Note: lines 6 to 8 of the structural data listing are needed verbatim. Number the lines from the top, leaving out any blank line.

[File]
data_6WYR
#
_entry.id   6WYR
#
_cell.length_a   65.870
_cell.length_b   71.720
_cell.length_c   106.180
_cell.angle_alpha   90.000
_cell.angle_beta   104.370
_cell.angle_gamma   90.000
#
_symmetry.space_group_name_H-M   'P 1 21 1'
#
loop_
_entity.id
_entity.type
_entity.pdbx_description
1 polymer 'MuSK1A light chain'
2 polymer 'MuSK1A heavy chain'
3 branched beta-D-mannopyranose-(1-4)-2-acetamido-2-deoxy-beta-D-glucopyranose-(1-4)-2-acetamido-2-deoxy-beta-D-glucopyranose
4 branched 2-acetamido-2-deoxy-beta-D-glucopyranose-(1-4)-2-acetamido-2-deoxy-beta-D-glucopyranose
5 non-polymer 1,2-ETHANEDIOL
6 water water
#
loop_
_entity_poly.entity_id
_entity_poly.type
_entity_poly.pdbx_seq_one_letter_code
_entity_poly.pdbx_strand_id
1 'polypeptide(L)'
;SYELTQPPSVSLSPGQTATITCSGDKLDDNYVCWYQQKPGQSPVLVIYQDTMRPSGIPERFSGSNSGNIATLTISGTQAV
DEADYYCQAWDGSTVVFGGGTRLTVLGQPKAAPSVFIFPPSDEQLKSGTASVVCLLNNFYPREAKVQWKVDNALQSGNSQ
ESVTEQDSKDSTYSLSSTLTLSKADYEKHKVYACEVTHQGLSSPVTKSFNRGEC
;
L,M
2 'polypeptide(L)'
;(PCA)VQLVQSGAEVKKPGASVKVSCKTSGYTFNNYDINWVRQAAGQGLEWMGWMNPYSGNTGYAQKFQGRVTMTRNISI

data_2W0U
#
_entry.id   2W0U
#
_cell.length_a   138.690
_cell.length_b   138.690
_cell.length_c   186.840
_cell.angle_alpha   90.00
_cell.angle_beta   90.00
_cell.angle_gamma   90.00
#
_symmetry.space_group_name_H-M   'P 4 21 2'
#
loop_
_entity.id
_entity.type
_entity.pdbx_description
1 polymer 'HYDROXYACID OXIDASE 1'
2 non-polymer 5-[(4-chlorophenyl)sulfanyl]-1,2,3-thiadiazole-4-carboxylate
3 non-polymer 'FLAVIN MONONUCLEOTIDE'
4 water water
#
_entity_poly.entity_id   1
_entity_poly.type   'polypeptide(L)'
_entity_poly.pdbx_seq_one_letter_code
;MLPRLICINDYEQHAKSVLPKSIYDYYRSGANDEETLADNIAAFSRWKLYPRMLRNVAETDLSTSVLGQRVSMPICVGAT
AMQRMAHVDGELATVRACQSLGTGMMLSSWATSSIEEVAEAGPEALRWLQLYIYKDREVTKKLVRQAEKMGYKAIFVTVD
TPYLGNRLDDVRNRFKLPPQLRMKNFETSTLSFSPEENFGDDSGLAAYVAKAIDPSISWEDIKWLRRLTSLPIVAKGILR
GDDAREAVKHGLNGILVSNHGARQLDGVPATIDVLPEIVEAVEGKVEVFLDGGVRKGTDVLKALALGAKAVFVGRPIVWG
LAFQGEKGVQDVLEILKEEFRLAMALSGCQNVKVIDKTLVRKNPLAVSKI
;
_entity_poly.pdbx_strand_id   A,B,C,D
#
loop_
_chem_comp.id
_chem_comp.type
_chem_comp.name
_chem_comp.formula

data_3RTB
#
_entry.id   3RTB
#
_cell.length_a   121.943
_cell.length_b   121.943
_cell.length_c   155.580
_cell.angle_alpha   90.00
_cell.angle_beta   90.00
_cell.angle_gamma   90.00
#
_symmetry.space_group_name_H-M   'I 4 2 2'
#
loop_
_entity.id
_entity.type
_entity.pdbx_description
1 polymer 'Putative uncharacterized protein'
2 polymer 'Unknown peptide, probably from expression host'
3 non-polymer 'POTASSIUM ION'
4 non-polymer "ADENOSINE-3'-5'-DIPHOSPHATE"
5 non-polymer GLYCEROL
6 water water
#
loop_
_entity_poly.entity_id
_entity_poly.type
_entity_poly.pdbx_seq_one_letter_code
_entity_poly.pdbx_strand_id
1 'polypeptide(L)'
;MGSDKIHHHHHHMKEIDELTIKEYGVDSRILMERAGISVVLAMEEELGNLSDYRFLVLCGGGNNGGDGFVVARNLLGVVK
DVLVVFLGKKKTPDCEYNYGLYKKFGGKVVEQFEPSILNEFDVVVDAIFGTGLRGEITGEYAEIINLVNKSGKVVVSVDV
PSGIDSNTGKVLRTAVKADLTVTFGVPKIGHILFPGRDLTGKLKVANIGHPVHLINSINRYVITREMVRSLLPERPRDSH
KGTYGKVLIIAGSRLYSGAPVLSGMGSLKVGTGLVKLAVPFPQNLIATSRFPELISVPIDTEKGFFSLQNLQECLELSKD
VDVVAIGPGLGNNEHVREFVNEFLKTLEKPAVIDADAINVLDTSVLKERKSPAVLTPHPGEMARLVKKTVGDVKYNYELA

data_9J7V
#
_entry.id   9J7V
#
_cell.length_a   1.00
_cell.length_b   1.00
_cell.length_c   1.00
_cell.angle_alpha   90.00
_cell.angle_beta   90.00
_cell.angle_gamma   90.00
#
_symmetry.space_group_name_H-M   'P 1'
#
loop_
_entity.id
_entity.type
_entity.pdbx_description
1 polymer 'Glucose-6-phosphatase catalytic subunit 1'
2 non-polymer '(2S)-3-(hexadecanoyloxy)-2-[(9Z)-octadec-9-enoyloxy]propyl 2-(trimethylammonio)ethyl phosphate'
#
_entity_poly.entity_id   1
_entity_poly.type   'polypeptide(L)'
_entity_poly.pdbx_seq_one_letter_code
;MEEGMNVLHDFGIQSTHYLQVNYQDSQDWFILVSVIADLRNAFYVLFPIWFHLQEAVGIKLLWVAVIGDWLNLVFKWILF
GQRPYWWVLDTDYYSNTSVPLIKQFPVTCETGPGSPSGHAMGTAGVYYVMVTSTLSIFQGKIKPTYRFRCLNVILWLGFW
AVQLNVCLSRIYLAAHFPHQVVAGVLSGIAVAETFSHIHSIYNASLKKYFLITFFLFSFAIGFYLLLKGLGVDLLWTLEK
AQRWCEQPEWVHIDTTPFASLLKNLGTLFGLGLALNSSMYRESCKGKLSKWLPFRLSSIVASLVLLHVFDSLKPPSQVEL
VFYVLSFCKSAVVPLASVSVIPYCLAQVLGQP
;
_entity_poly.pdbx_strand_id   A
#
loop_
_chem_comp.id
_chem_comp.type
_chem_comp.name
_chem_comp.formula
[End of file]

_cell.length_b   71.720
_cell.length_c   106.180
_cell.angle_alpha   90.000